You head back into the rainforest and find a spot to rest. Wait — there are giant ants everywhere. They’re the biggest ants in the world and can produce one of the most painful stings out there, even comparable to a wasp’s sting. You immediately get up and find another place to rest. As you continue walking along, you notice the same feeling of something following you. You can hear some leaves rustling, but it’s getting dark, and there’s no way of telling.
You find a nice little spot to build a campfire and catch some Z’s, but in the Amazon, everything is a threat. Except for those cute Capybaras wandering around. They live in groups next to water sources. They’re also the biggest rodents in the world. You don’t need to worry about them if you’re stuck in the middle of the Amazon rainforest.
Suddenly you feel something slithering up next to you. You look down and see a massive Green Anaconda just about to constrict you. They are the heaviest snakes in the world that can grow up to 20 feet long and have a huge appetite. You get up and sprint your way out of there. Yay! You found a decent cave to crash in.
It’s daytime again, and you’re still alive. You continue walking along the rainforest. You were able to find some breakfast to boost your energy for the rest of the day. You spot something on a tree that looks like a branch. But it’s actually a Potoo, a master of disguise that can spend days motionless on broken tree branches. These bizarre birds use those branches as their permanent home, where they lay their eggs and chill all day.
You continue your way through the rainforest and see a Brazilian Wandering Spider crawling on a tree branch right in front of you. 8 of these species can be found in the Amazon area. They are some of the most aggressive and venomous spiders out there. So, you make a big detour and walk away from it. You feel someone walking next to you again, but you still can’t figure out what it is.
You see a steep cliff with a waterfall hitting a large lake ahead of you. It looks peaceful until you see a team of Black Caimans gathering around the shore. They’re the biggest predators in the whole Amazon ecosystem and feed on anything that moves. It’s a good thing you’re on the high ground otherwise — Whoah! You slip and fall down the river right on the deep end. So far, no Caimans spotted you. You swim underwater and try to get to the opposite end of where the reptiles are.
As you climb out and dry yourself off, you notice some large black spots on you. You try pulling them off, but they’ve latched on pretty hard. The Amazon Giant Leech finds its target by tracking movement and shadow. Once they attach themselves to the skin, it’s extremely difficult to extract them. The best way to do so is to slide your finger next to its mouth and pull it off slowly.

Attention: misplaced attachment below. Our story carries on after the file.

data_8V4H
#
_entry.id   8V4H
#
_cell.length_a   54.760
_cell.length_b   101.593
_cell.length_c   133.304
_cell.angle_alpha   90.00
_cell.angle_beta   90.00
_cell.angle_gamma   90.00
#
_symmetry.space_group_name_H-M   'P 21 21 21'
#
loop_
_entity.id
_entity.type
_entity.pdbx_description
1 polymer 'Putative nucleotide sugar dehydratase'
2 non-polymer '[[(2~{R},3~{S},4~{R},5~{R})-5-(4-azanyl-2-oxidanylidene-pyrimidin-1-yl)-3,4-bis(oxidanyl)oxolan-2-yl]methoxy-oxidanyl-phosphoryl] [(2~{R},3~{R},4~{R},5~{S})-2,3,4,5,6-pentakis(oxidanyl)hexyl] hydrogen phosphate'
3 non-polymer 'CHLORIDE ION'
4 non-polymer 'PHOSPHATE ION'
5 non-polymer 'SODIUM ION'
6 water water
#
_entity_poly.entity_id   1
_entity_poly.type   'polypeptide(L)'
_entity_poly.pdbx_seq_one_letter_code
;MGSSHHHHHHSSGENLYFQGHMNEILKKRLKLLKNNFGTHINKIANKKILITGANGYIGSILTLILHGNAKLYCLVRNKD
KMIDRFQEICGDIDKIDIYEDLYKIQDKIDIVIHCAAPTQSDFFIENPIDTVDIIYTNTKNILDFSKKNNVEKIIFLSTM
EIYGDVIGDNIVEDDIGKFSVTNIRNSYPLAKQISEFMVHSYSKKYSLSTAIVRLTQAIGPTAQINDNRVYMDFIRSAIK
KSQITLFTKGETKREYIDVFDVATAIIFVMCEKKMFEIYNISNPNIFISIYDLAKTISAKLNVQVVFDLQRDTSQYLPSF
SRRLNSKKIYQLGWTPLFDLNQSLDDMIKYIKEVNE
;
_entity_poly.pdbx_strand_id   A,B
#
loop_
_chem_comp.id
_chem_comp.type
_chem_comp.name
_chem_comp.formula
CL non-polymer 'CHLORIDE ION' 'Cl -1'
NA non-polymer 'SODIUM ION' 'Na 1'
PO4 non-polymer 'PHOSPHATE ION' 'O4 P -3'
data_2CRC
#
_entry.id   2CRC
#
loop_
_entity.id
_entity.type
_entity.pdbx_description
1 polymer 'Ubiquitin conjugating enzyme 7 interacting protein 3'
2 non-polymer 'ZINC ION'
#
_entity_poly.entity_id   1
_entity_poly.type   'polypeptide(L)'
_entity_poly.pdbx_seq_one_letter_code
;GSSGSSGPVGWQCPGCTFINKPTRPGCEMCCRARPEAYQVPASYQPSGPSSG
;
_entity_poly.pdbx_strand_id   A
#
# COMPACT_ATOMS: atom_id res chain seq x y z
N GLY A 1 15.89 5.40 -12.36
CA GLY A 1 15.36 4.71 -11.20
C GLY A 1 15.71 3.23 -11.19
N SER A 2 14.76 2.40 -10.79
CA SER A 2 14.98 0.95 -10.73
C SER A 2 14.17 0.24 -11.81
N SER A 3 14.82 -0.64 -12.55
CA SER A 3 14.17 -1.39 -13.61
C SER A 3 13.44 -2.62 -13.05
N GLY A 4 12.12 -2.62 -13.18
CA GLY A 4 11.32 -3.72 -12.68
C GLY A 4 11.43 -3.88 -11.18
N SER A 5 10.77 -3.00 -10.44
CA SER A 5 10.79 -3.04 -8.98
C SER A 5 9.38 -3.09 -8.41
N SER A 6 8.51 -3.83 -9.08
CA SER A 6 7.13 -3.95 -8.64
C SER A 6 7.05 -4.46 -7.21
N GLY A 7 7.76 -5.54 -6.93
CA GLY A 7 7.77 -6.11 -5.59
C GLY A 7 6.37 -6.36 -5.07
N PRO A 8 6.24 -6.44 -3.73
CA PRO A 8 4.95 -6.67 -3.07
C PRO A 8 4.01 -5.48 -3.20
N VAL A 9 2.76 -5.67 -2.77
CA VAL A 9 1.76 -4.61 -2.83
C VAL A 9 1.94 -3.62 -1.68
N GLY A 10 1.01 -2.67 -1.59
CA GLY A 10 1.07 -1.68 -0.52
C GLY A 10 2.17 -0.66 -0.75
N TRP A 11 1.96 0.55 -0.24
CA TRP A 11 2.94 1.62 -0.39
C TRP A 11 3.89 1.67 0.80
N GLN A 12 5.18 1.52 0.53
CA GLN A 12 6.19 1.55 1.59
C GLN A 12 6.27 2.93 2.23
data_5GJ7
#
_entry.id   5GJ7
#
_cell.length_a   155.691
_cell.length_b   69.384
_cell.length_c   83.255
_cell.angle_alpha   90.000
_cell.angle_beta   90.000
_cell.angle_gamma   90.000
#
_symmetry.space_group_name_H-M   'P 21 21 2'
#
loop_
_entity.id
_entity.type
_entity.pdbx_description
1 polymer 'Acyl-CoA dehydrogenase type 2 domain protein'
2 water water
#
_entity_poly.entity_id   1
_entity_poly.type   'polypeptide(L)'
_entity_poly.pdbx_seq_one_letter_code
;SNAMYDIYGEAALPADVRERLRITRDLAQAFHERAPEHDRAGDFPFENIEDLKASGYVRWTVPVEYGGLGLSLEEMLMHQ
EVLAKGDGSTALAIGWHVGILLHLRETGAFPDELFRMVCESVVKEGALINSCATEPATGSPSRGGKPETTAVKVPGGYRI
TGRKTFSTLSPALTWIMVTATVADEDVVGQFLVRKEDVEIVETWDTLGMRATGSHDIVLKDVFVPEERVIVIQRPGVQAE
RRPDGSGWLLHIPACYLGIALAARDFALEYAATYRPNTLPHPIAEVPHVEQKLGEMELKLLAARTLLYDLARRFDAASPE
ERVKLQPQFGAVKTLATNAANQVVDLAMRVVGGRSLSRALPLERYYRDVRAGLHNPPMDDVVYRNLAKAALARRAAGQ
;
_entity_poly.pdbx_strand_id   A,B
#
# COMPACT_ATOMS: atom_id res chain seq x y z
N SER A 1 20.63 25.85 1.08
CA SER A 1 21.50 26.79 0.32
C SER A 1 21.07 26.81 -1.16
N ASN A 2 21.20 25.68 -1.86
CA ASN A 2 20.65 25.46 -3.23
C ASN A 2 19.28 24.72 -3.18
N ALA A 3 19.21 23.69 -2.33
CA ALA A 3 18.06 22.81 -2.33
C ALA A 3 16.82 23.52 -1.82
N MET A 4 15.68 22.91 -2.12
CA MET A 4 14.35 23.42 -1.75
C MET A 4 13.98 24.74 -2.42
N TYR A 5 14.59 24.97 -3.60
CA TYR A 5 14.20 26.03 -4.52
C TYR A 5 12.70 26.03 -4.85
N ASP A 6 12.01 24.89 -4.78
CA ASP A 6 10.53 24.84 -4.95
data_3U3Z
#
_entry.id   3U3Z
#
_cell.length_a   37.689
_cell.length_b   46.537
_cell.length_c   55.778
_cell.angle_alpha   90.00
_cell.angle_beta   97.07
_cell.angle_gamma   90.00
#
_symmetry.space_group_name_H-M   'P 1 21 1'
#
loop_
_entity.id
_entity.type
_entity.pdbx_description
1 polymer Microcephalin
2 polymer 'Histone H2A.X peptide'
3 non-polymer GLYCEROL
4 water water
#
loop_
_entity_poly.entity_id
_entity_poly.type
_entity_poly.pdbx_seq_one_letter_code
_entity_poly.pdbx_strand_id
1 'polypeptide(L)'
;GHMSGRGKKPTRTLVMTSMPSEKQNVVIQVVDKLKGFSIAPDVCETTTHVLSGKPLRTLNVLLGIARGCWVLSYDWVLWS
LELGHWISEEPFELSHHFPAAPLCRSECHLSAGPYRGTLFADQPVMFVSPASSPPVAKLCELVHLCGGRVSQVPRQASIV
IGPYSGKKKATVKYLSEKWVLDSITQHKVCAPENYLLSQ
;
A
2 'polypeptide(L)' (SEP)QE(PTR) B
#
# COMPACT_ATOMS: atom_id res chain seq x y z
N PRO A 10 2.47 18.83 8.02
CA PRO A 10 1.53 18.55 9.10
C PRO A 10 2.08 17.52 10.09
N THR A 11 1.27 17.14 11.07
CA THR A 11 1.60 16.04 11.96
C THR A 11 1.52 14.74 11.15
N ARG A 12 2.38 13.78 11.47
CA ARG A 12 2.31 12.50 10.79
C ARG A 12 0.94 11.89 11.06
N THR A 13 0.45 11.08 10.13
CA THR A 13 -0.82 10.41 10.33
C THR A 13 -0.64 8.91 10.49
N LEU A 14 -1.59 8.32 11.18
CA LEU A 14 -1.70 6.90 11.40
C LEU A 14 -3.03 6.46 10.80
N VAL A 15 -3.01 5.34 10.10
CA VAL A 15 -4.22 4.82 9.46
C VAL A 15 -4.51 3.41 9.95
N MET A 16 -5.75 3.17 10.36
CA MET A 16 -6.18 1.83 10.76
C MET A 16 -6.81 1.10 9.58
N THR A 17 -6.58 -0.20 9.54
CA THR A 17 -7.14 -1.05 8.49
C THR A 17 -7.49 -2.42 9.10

You manage to get them off your body and see that the Caimans are swimming towards you. You’re pinned to the wall with the lake of hungry reptiles approaching. Suddenly a pink dolphin jumps out of the water and splashes all over them. They can grow larger than humans and are the celebrities of the Amazon. Scientists think they get their color from the blood capillaries on their skin.
The Amazon even has Bull Sharks swimming around. These carnivorous giant fish are threatening to humans and can swim in both salt water and fresh water. These sharks prey on anything within their reach, including other sharks. The dolphin distracted the caimans, so you climb up the cliff and try to find the best way to escape. Opened jaws waiting for you to fall into the pit are right below you.
You’re lucky enough to escape to the top. But as your arms pull you up, the 1st thing you see is a jaguar looking straight at you. It’s the creature that’s been following you this whole time. You get up while it starts circling you — timing its strike.
You know that you can’t take on a jaguar, nor can you outrun it. So you grab a large tree branch from the ground to defend yourself. It jumps at you, but you duck down in time. The jaguar lands in the water far away from the Caiman crocs. It’s a good thing these large kitties are excellent swimmers. You pick yourself off and continue. And to your surprise, you find your boat again. You fix it up and sail your way out of the Amazon.